The co-authors point out that while the lab test for serum 25-hydroxyvitamin D is relatively inexpensive, physicians commonly order it as part of a workup for a non-union.
“At this stage, the cost of a non-union will greatly surpass the cost of lab work,” shares Dr. Johnson, a second-year resident at HealthPartners Institute/Regions Hospital in St. Paul, Minn.
Dr. Boffeli adds that some surgeons may obtain this lab work preoperatively but then cancel the procedure upon identification of hypovitaminosis D.
“This study lays the groundwork to dispute (this notion) as all patients with low vitamin D (in this study) received supplementation perioperatively and went on to heal successfully,” relates Dr. Boffeli, the Director of the Foot and Ankle Surgery Residency Training Program at HealthPartners/ Regions Hospital in St. Paul, Minn.
Drs. Boffeli and Johnson both say the particular procedures (first MPJ, first tarsometatarsal and subtalar joint fusions) noted in the study have strong union rates in the general population, and that the results may not extend to all fusion procedures. Additionally, they excluded patients with vitamin D levels under 10 ng/mL as the team did delay surgery in those cases. Overall, they share that further research may identify fusion rates in patients with hypovitaminosis D who did not receive supplementation.
Endoscopic Versus Open Gastrocnemius Recession: Which Procedure Leads To More Complications?
By Jennifer Spector, DPM, FACFAS, Associate Editor
Open gastrocnemius recessions reportedly lead to twice as many postoperative complications than endoscopic gastrocnemius recessions.
That was a key finding from James and colleagues in a recent retrospective meta-analysis presented at the aforementioned ACFAS conference. Infection and dehiscence occurred nine times more often with open gastrocnemius recessions. Additionally, the researchers found that complex regional pain syndrome (CRPS) and deep vein thrombosis/pulmonary embolism (DVT/PE) complications only occurred after open gastrocnemius recession procedures. True nerve injuries occurred slightly less often in the endoscopic gastrocnemius recession group but the study authors noted a 30 percent higher resolution rate of these injuries in this group.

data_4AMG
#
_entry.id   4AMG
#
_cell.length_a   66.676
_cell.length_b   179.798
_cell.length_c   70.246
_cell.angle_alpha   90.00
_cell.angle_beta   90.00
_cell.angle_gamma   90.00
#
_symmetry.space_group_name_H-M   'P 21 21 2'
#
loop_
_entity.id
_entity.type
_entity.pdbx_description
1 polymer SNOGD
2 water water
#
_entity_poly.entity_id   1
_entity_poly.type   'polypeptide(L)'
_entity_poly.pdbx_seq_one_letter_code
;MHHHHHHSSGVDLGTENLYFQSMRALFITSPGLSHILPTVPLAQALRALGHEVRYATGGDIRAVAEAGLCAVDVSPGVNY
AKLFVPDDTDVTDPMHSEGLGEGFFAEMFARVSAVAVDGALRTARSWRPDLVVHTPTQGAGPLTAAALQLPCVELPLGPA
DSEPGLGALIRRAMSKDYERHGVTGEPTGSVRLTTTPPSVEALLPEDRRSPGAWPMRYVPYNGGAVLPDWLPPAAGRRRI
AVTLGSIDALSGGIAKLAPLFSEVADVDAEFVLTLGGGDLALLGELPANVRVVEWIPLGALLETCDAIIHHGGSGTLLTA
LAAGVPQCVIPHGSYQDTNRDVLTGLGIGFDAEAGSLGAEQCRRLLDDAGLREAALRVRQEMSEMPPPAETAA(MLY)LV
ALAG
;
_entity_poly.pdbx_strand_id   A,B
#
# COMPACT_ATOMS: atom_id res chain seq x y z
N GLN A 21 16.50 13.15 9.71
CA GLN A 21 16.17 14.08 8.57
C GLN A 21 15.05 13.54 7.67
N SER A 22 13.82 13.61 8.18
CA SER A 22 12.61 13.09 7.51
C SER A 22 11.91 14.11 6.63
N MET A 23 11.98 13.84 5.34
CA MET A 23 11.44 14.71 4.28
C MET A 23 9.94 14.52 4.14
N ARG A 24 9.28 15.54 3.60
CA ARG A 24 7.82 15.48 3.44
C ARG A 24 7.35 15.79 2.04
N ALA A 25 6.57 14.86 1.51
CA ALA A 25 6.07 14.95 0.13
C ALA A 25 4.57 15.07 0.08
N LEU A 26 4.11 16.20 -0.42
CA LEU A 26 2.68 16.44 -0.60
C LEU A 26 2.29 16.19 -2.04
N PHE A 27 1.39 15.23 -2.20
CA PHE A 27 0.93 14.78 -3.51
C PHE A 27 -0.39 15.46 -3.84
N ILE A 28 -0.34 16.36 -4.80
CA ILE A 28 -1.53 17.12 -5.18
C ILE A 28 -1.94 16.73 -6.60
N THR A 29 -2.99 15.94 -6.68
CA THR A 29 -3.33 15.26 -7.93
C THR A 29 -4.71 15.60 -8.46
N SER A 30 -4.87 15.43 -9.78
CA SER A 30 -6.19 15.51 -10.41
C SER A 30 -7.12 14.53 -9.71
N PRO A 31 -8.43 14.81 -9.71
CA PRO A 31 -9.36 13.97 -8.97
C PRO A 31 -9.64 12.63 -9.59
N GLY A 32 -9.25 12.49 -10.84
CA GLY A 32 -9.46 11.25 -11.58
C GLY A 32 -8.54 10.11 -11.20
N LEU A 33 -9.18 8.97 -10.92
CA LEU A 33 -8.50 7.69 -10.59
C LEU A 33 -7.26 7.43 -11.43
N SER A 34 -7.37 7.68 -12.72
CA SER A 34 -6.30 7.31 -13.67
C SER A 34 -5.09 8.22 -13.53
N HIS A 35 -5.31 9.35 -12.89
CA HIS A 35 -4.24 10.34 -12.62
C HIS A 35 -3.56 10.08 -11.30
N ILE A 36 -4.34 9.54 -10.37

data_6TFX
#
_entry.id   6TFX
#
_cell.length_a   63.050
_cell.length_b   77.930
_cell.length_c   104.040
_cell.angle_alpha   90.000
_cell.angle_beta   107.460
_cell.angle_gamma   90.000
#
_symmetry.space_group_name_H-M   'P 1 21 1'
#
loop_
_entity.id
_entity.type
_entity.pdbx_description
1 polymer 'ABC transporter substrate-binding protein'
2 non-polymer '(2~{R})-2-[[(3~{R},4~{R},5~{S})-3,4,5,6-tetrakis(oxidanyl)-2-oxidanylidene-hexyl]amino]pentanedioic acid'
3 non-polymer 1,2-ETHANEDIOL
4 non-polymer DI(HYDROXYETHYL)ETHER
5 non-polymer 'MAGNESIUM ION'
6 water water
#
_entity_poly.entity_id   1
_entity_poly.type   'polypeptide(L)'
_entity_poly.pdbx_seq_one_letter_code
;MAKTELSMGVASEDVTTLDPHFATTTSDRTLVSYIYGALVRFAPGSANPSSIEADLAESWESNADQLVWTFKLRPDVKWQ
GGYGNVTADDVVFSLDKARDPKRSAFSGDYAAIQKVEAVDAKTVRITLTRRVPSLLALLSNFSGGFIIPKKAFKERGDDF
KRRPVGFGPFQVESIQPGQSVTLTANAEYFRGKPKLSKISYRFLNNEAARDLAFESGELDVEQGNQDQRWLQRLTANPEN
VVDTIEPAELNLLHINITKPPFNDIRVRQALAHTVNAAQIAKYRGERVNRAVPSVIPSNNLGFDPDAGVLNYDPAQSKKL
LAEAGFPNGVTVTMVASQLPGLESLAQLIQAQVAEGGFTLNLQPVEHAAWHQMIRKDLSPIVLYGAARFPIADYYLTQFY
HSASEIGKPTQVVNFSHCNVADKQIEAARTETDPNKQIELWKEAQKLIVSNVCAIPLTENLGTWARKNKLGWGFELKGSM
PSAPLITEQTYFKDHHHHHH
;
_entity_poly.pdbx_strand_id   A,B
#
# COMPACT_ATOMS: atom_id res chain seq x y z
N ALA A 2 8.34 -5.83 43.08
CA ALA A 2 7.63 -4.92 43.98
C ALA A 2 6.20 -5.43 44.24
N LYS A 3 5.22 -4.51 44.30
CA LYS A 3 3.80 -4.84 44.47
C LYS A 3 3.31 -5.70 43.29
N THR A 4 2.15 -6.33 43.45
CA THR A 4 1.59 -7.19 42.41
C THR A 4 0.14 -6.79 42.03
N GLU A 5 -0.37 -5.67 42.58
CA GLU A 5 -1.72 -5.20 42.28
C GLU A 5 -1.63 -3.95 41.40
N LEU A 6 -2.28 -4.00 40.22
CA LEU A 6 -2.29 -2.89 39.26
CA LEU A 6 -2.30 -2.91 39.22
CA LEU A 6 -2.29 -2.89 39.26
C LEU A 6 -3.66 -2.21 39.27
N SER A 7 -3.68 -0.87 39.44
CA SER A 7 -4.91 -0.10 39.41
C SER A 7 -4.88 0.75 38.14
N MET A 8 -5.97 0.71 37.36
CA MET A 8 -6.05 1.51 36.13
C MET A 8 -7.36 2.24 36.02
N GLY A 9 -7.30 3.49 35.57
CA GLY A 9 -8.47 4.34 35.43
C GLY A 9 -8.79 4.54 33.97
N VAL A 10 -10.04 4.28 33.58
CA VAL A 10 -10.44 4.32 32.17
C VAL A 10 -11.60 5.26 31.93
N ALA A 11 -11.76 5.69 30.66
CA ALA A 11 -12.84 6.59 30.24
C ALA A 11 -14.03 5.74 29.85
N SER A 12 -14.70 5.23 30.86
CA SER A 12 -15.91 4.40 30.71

John Grady, DPM, FASPS, a co-author of the study, notes the findings on postoperative complications do reflect his experience in practice as well. He adds that a recent technique modification has also helped reduce nerve-related post-op complications.
“I now isolate the sural nerve endoscopically and put it on the opposite side of my cannula prior to cutting the gastrocnemius, which decreases neural complications,” notes Dr. Grady, Chair of the Podiatric Section of the Department of Orthopedics at Advocate Christ Medical Center and Advocate Children’s Hospital.
Priya Parthasarathy, DPM, DABPM, feels the results of this study do not correlate with her experience.
“I do a fair number of open gastroc recessions and have not had a wound or nerve complication that I know of,” says Dr. Parthasarathy, who is in private practice in Silver Spring, Md.
Jashan Valjee, DPM, FACFAS, points out that patients with increased morbidities will do better with the endoscopic procedure as wound healing complications are much less.
“If the patient has a high body mass index (BMI), the endoscopic gastrocnemius recession would be preferable as it can lessen the struggle against soft issue dissecting down to the gastrocnemius aponeurosis,” explains Dr. Valjee, who is in private practice in Glen Burnie and Hanover, Md.
Dr. Grady conversely feels that an obese patient may pose challenges in endoscopic dissection to the point where an open procedure might be preferable.
Dr. Parthasarathy agrees that if mobility or other procedures cause intraoperative positioning issues, one can perform the endoscopic gastrocnemius recession with the patient completely supine. However, she adds that open gastrocnemius recession is achievable through a fairly small incision and can better guarantee adequate lengthening through direct visualization.
“I usually do an open procedure on the more moderate to severe equinus patients who are still in the category of gastroc recession,” says Dr. Parthasarathy.
“There seems to be less strength loss seems with the endoscopic gastrocnemius recession and cosmetically, there is no comparison,” says Dr. Grady, who is in private practice in Oak Lawn, Ill.
Dr. Valjee adds that this study focuses on complication rates and not necessarily the success of either procedure
“It would be interesting to see a comparison of patient satisfaction scores and goals met between the two procedures,” notes Dr. Valjee.